Urban Stream Rehabilitation in the Pacific Northwest: Physical, Biological, and Social ConsiderationsEPA Grant Number: R825284
Title: Urban Stream Rehabilitation in the Pacific Northwest: Physical, Biological, and Social Considerations
Investigators: Burges, Stephen J. , Booth, Derek B. , Karr, James R. , Schauman, Sally
Institution: University of Washington - Seattle
EPA Project Officer: Hiscock, Michael
Project Period: April 1, 1997 through March 30, 2000
Project Amount: $663,020
RFA: Water and Watersheds Research (1996) RFA Text | Recipients Lists
Research Category: Water and Watersheds , Water
Description:Urban streams are degraded streams; this much is common knowledge. Society is eager to "rehabilitate" these streams, but funds are perennially limited and examples of failed efforts are commonplace. We need a framework for evaluating prospective rehabilitation "candidates," for recommending realistic rehabilitation goals, and for guiding the tangible design of rehabilitation projects that will achieve their desired functions in the real-world urban and suburban landscape.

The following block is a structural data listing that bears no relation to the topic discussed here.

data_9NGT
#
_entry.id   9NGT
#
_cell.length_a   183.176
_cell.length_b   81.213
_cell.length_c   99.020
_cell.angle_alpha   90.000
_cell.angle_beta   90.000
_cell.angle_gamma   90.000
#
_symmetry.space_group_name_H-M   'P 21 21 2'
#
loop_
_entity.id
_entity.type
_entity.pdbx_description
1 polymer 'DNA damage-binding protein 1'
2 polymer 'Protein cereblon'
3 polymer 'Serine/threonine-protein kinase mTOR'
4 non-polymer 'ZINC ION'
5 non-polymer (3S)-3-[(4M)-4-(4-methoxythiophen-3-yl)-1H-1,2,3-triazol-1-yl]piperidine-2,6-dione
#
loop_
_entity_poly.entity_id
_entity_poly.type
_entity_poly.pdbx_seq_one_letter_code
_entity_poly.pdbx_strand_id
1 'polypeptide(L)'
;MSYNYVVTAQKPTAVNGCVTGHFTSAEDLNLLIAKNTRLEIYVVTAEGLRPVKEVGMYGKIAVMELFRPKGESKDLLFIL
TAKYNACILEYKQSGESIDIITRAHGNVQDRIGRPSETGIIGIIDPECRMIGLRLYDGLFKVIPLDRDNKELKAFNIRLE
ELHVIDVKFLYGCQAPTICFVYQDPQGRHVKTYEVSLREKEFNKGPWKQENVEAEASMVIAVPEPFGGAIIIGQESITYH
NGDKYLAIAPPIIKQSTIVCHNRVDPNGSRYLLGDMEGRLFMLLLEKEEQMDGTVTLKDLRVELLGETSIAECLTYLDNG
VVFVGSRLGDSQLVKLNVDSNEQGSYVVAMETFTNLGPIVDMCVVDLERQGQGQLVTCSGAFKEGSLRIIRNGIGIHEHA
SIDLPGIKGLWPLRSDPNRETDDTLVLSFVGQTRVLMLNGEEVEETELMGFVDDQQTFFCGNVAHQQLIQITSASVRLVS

The proposed research addresses the two most vexing questions that face any efforts at stream rehabilitation, restoration, or enhancement: What can we really expect to accomplish through such actions? How can we best accomplish it?
The research will assess the consequences of urban watershed alteration on physical and biological channel functions, evaluate the degree to which rehabilitation efforts can recover lost functions, determine the most successful types of such rehabilitation methods in the urban environment, and test the range of public visual acceptance for rehabilitation measures using computer-generated photosimulations of a variety of design alternatives in actual field settings. The objectives for this work are framed in a process-based, watershed context: What are the landscape processes that are critical in determining channel patterns? How does urbanization affects the rate, the magnitude, the frequency, and the spatial distribution of those processes? What are the changes in physical patterns that result from urbanization? What are the biological and social implications of those changes? To what degree can their undesired consequences be reversed?
At its conclusion, the integration of the study approaches--physical, biological, and visual--should yield a set of products that provide guidance in the rapidly expanding but poorly directed field of urban stream dehabilitation. Such an integration, however, would be incomplete without the assistance of colleagues beyond the research team, and meaningless without a variety of vehicles with which to disseminate and refine the results. This proposal therefore includes commitments both to an interdisciplinary seminar series in the second and third years of the projects, and to active cooperation with the regions stormwater management agencies in every phase of this research.